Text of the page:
It is a truth universally acknowledged among teachers that you will never get as sick as you do during your first year on the job. That was a fun realisation I came to after graduating from uni and entering a classroom five days a week for the first time.
And while my immune system probably grew accustomed to the constant germ exposure (after surviving that infamous first twelve months, I rarely got sick again) it’s certainly not something to look forward to.
With 2017 seeing one of the worst outbreaks of influenza in Australia since 2009, it’s no doubt teachers everywhere are probably praying to their smart boards that they don’t get sick again.
But rest assured, these are the things you can do to stop the flu season from hitting you (and your classroom) as hard this time around:
1. Make sure you get your flu shot.
The single best thing you can do to prevent the flu is to get the flu vaccine. As the virus is constantly changing, getting vaccinated from the flu every year means you’re best protected against the most recent and common circulating strains.
And it’s easy to get your flu vaccine by walking into a pharmacist or going to a doctor. Pharmacies offer walk-in appointments, providing a quick and convenient way for all Australians over the age of 18 (teachers included) to have the proper protection for the flu this year.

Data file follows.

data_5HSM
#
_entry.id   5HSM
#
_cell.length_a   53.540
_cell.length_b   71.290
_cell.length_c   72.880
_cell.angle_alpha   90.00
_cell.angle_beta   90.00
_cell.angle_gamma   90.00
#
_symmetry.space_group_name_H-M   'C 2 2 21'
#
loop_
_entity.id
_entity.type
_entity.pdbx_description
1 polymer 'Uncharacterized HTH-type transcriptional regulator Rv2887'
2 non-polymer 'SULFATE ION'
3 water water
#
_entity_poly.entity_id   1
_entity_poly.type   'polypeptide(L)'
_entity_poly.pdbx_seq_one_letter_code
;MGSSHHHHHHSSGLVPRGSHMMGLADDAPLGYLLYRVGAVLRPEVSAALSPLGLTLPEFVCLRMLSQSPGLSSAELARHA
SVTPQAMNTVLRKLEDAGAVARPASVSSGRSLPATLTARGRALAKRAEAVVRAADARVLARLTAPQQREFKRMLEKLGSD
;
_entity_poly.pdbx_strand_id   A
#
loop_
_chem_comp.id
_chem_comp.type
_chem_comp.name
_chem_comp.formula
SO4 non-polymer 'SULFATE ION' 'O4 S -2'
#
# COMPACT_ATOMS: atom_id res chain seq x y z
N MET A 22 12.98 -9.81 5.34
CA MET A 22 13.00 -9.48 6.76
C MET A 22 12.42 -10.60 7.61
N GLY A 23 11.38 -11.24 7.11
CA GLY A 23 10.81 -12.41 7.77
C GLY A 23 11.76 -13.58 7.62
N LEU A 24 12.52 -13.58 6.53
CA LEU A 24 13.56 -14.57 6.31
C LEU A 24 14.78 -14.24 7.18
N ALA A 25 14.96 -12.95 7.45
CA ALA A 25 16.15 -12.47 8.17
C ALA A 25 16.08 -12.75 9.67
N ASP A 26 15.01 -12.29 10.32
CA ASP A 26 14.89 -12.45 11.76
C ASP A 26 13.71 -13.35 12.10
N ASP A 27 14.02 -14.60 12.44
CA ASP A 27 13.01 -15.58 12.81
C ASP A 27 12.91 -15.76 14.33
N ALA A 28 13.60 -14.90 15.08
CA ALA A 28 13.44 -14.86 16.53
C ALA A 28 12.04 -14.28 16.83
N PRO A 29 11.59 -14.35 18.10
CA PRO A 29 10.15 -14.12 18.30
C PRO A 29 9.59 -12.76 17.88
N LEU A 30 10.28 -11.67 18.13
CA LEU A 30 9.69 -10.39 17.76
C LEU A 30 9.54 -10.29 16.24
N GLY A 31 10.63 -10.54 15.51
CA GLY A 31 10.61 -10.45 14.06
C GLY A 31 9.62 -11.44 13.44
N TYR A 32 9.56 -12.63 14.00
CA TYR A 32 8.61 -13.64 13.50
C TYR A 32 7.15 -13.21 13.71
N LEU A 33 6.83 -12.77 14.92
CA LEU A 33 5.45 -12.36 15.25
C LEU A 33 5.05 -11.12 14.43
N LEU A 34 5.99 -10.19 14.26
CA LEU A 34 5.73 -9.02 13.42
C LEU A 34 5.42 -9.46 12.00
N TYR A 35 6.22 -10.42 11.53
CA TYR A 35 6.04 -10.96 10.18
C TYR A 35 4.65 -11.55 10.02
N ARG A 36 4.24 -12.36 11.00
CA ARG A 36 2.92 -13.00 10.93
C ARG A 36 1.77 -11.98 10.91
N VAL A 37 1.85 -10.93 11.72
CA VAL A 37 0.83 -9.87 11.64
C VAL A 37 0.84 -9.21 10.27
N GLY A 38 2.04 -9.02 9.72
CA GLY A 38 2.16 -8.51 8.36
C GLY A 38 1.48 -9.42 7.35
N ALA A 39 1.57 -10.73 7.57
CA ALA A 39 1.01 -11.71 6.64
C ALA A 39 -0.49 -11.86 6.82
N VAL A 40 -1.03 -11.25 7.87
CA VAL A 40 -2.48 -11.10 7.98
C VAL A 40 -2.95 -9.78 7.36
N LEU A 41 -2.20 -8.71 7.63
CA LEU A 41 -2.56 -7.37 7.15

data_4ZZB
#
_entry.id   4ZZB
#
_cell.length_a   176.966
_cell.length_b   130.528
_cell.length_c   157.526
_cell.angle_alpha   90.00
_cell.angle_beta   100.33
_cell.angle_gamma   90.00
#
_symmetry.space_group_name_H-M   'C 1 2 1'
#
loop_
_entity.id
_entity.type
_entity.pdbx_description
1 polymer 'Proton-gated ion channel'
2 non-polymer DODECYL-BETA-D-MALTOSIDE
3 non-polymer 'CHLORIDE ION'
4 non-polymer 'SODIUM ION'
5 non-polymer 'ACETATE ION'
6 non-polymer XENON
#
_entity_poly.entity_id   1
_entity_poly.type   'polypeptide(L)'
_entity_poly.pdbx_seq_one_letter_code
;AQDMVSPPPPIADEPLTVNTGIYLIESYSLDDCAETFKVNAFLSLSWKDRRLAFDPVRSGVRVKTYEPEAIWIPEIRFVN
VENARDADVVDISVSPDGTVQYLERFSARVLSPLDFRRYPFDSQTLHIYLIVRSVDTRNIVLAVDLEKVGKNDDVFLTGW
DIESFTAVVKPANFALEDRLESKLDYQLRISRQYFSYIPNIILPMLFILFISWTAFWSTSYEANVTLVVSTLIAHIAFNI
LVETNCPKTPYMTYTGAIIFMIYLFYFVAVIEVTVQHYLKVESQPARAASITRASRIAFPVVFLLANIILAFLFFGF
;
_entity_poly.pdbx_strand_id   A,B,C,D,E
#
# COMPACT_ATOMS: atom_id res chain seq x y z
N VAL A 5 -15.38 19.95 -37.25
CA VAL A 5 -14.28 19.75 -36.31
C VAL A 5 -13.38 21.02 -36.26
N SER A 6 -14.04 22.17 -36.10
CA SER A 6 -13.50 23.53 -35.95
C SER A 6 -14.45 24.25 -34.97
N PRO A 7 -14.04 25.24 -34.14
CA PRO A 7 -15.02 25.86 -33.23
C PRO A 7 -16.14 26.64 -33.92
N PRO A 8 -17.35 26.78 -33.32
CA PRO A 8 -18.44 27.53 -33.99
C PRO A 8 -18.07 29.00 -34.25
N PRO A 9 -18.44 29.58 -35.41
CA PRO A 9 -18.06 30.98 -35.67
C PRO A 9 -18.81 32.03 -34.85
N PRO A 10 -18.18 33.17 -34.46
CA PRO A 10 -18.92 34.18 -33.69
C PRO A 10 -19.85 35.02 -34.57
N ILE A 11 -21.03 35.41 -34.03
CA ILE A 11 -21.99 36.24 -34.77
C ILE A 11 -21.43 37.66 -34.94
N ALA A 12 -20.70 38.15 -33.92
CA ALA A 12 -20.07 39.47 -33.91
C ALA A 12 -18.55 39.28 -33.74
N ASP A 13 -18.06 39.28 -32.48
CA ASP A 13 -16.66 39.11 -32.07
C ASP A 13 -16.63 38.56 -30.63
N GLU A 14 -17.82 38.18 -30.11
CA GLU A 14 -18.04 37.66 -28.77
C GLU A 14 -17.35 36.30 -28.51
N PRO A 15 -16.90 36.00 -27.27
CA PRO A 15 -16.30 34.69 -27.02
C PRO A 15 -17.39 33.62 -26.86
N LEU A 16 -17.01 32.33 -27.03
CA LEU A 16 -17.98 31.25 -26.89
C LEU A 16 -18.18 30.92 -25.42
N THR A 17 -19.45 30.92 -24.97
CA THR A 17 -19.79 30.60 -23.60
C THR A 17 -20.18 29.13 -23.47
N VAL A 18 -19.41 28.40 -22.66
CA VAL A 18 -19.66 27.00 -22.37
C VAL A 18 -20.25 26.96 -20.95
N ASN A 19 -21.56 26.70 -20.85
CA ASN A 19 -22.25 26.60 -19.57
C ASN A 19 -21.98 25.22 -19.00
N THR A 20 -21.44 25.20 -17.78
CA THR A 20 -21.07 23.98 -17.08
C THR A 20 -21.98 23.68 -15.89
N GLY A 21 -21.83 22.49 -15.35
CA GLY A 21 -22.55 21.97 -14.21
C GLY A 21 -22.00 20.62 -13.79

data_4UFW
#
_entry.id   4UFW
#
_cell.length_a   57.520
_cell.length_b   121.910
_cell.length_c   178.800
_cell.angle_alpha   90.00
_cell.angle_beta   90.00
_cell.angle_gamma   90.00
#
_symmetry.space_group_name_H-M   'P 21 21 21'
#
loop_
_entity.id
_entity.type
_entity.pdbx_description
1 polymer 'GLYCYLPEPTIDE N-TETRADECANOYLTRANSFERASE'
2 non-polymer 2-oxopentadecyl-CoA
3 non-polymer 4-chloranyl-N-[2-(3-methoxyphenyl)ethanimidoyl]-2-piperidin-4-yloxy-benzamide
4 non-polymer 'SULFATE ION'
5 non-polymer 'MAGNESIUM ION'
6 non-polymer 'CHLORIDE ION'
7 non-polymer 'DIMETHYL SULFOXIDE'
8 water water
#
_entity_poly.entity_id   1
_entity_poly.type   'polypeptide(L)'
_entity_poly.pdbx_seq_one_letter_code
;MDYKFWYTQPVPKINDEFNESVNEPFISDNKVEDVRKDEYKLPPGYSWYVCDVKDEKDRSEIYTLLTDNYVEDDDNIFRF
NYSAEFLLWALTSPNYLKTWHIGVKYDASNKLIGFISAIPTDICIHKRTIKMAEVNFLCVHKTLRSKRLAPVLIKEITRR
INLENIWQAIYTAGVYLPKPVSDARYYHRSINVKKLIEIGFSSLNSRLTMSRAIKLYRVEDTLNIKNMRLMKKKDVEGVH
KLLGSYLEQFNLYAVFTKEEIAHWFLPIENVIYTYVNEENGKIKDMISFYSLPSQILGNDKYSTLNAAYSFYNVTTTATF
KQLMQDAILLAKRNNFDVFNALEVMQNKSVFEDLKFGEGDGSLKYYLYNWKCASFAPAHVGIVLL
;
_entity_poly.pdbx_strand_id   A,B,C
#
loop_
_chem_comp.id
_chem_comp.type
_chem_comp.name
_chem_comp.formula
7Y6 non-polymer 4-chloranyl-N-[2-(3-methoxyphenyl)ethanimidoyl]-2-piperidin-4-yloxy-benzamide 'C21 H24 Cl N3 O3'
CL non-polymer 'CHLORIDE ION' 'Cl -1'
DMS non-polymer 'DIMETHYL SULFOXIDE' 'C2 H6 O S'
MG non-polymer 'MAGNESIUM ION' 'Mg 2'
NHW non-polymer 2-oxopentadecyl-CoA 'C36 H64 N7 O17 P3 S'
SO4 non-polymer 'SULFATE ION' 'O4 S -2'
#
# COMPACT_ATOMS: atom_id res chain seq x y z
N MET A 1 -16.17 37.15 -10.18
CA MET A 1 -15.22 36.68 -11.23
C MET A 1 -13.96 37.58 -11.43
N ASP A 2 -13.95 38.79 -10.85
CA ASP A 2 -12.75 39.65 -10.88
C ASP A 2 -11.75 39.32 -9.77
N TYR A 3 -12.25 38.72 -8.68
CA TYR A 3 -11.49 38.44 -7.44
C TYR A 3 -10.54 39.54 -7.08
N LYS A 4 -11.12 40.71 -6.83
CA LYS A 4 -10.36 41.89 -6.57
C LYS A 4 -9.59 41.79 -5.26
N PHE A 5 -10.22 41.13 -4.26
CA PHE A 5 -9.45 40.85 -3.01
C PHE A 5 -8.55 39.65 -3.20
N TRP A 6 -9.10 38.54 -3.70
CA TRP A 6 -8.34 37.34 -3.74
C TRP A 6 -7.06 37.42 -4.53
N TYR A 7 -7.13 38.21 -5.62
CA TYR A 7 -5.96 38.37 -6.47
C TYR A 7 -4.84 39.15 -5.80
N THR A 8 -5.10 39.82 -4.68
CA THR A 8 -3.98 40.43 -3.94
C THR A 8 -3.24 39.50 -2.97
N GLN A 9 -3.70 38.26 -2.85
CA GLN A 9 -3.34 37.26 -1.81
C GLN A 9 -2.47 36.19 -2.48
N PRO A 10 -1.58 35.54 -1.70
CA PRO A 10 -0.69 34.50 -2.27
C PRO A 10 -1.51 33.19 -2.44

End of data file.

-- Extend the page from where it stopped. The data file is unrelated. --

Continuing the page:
2. Hand sanitiser is your best friend.
If you don't carry hand sanitiser with you in your pockets at all times, are you even a teacher? Serious question. I was a notorious hand sanitiser applier at all points in the day, particularly after recess and lunch. But it's also extra handy to have a big pump bottle of hand sanitiser on your desk for your students to help themselves to.
After all, ensuring that germs don't spread in your classroom is just as much about your cleanliness as it is your students'. Modelling good behaviour when it comes to personal hygiene and minimising the spread of germs will help to encourage positive health habits within your classroom.
3. Wash your hands frequently (and make sure the kids do the same).
In addition to sanitising regularly it's also important to make sure you and your students are washing your hands at incremental points throughout the day, particularly when you know they've just been to or from the bathroom.
Handwash beside your classroom sink isn't anything new, but ensure you're modelling this good behaviour for your students and verbally reward them when you notice they've remembered to wash their hands.